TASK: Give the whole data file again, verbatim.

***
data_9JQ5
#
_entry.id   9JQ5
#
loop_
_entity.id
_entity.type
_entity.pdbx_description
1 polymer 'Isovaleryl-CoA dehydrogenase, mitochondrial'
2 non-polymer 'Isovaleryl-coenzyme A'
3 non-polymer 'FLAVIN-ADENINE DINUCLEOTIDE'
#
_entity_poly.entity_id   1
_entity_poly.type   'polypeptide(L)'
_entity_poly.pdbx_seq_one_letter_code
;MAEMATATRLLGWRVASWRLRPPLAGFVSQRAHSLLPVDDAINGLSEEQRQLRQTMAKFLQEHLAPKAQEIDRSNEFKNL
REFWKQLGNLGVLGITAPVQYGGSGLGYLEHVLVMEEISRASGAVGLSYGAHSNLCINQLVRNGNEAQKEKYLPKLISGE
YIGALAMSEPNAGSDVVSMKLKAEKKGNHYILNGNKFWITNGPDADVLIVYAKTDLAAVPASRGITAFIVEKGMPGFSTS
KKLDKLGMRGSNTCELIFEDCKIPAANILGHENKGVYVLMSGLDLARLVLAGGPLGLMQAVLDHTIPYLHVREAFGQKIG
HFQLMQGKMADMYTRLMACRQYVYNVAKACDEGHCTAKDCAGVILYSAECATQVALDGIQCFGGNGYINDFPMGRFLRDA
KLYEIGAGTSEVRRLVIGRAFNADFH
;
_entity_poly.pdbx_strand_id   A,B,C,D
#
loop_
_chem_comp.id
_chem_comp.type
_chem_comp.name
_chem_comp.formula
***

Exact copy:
data_9JQ5
#
_entry.id   9JQ5
#
loop_
_entity.id
_entity.type
_entity.pdbx_description
1 polymer 'Isovaleryl-CoA dehydrogenase, mitochondrial'
2 non-polymer 'Isovaleryl-coenzyme A'
3 non-polymer 'FLAVIN-ADENINE DINUCLEOTIDE'
#
_entity_poly.entity_id   1
_entity_poly.type   'polypeptide(L)'
_entity_poly.pdbx_seq_one_letter_code
;MAEMATATRLLGWRVASWRLRPPLAGFVSQRAHSLLPVDDAINGLSEEQRQLRQTMAKFLQEHLAPKAQEIDRSNEFKNL
REFWKQLGNLGVLGITAPVQYGGSGLGYLEHVLVMEEISRASGAVGLSYGAHSNLCINQLVRNGNEAQKEKYLPKLISGE
YIGALAMSEPNAGSDVVSMKLKAEKKGNHYILNGNKFWITNGPDADVLIVYAKTDLAAVPASRGITAFIVEKGMPGFSTS
KKLDKLGMRGSNTCELIFEDCKIPAANILGHENKGVYVLMSGLDLARLVLAGGPLGLMQAVLDHTIPYLHVREAFGQKIG
HFQLMQGKMADMYTRLMACRQYVYNVAKACDEGHCTAKDCAGVILYSAECATQVALDGIQCFGGNGYINDFPMGRFLRDA
KLYEIGAGTSEVRRLVIGRAFNADFH
;
_entity_poly.pdbx_strand_id   A,B,C,D
#
loop_
_chem_comp.id
_chem_comp.type
_chem_comp.name
_chem_comp.formula